Cliches that should be in this review but I’m too lazy to write up: a) post-rock that’s not boring b) instrumental music that isn’t boring c) break downs and heavy bits that aren’t boring.

You get the idea. “Colours” isn’t boring, and given how saturated the internet has left modern music can you really ask for more? You absolutely should, and Vasa will certainly deliver. And in a much more timely fashion than most other post-rock bands.

This is how punk rock is supposed to sound: ferocious and unforgiving and with raw intensity. That sort of approach seems to have been lost amongst a sea of stylish hair cuts for a lot of bands. Thankfully, bands like Frank Carter & The Rattlesnakes provide a much needed violent head shave to that kind of music.

The music business is only insincere if you buy into the idea that business side of it is an after thought to its artistic motivations. If you look at it is a business, just one that by and large has a pretty creative output, it’s as sincere as any kind of business can be.

The fact that sales matter, downloading is stealing, image does count for a lot and that perception is just as important as a great record doesn’t detract from the quality of the best music. It’s just how time has forced us to consume it.

There’ a school of thought that it’s not about how well you can play, it’s about what you play. I’m pretty much on board with that.  Song-writing over virtuosity FTW.

That being said…if you can really, really play it’s pretty sick. Combine that with interesting song-writing and you’re laughing. Colours To Shame are laughing all the way to the bank vault where they presumably safely store and insure all those sweet riffs of theirs.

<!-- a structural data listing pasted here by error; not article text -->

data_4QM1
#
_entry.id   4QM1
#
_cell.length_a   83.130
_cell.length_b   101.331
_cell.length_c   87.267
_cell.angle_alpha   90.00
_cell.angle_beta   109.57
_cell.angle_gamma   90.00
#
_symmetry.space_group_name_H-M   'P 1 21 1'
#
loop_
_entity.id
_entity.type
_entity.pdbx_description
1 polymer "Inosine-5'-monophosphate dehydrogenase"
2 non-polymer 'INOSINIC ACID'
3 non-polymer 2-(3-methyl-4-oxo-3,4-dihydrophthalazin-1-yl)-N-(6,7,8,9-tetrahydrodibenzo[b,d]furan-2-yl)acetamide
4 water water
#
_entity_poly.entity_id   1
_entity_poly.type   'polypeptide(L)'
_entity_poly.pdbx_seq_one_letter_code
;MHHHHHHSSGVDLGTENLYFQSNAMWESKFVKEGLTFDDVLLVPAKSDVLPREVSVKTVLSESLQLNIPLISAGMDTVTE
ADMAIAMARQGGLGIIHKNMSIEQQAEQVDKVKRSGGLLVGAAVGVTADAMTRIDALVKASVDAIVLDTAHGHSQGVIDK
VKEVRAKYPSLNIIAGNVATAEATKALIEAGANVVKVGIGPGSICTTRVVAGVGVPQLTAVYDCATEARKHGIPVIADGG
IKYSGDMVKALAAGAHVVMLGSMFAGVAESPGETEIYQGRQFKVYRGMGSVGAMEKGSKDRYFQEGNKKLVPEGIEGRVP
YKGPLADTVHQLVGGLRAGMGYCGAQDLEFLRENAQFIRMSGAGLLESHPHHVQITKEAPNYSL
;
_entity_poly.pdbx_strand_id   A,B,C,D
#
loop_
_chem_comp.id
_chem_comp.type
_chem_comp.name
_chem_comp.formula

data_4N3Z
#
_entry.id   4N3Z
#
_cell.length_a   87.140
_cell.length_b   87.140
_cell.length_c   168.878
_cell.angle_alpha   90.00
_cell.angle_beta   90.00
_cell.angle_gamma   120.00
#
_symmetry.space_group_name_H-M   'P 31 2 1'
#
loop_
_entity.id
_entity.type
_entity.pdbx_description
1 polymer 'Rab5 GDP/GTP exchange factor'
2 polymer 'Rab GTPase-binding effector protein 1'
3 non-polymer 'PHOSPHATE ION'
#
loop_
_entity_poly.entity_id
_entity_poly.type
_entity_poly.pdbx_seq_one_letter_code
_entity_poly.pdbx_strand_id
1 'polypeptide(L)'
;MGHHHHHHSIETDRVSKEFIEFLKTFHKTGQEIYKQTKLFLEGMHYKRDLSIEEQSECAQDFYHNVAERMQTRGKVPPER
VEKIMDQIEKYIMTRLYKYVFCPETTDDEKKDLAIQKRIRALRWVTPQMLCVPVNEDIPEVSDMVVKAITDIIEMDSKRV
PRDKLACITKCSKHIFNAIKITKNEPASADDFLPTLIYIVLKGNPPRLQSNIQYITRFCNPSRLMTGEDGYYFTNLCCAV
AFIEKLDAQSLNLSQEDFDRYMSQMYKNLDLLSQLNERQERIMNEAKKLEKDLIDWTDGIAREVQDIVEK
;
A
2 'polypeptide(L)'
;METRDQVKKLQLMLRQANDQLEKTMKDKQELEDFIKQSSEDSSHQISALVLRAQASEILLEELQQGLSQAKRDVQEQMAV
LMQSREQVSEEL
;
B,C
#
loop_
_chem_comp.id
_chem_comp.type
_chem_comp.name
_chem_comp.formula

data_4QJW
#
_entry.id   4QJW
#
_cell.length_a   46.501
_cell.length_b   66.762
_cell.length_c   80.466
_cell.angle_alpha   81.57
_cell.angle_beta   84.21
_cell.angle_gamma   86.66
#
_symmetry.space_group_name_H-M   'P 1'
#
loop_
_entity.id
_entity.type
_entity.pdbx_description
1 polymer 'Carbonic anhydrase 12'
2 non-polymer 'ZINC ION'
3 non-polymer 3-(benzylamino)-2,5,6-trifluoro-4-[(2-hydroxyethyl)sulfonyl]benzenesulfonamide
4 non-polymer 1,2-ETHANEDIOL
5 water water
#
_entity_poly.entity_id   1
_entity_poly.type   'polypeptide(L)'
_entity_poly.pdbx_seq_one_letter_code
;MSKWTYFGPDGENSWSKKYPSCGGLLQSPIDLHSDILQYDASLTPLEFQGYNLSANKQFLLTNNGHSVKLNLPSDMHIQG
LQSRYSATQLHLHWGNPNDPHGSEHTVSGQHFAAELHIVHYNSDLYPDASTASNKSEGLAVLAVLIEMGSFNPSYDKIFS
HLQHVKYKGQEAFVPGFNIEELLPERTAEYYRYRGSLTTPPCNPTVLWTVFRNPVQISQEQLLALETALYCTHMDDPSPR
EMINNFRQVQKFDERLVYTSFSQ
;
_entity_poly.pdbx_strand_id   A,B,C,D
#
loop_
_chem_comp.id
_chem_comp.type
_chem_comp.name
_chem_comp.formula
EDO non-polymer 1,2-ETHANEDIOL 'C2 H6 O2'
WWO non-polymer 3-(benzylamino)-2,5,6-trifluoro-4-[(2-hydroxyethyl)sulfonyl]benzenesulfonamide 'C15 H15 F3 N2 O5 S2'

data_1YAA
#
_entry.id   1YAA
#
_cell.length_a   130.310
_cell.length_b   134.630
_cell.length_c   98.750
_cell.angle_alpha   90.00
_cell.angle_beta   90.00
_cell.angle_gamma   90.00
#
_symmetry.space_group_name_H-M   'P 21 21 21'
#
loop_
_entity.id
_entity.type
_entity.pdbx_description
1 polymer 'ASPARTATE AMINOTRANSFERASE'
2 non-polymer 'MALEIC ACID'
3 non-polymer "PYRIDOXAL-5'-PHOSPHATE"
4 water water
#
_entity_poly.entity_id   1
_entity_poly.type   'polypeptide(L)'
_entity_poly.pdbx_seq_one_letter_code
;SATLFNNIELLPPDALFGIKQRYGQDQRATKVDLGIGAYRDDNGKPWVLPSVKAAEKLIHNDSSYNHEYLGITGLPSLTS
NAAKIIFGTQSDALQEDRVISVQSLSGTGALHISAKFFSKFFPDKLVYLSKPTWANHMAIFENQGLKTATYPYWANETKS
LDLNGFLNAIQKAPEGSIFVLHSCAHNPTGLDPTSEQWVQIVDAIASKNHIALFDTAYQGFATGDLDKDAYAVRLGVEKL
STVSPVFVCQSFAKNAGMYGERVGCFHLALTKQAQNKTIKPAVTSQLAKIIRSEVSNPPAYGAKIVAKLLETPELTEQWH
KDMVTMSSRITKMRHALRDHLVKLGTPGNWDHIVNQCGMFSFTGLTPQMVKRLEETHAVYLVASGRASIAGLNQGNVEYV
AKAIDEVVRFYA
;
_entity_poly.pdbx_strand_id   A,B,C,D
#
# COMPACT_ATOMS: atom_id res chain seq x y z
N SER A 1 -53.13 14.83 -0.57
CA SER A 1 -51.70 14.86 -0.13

Pop music is awesome. I was going to write it always has been…but that isn’t true recently. Because pop is now a genre when once it just meant music that was popular. Music that was in some way accessible to a lot of people.

I’d love to say I miss the days when chart music was simply a measurement of what artists sold the most records that week and not of who had the largest team at the major label, but I don’t. I’m told by people with even more grey in their beards than I have that it was the case once upon a time.

Thrice came back this year. Which if you’re a blubing Thrice fan-boy, or lady, like myself is among the best of the best news. I love that band. I love the odd born again Christian undertones of the latter-day material a lot less, but the tunes are bangin’ right? So I can just pretend they’re deep and personal esoteric metaphors instead.

But Thrice went onto hiatus in the first place because they felt creatively spent and full-time touring is exhausting, debilitating and expensive.  Now they’re back and obviously getting offered lovely wads of cash for exclusive festival appearances, like Hevy, and short tours. Does that dilute their legacy of being a fiercely creative band with punk rock roots?

Probably. But I can’t say I care.

I’ve no idea why I didn’t post this set earlier…probably something lame to do with real life working or being too ginger or something.

Regardless, here’s a set of Eva Plays Dead bringing the “rock” and other minerals to Broadcast a wee while back. I’m forced to confess, I didn’t think much of the band on record from what I heard before the show. It wasn’t bad…but it didn’t have the eclecticism or edge that musical snobbery demands of contemporary UK rock bands. The taste for revitalising the obtuse and disgusting “rock ‘n’ roll” excesses and style of yesterday does nothing for me. Because I’m a grown up. (allegedly.)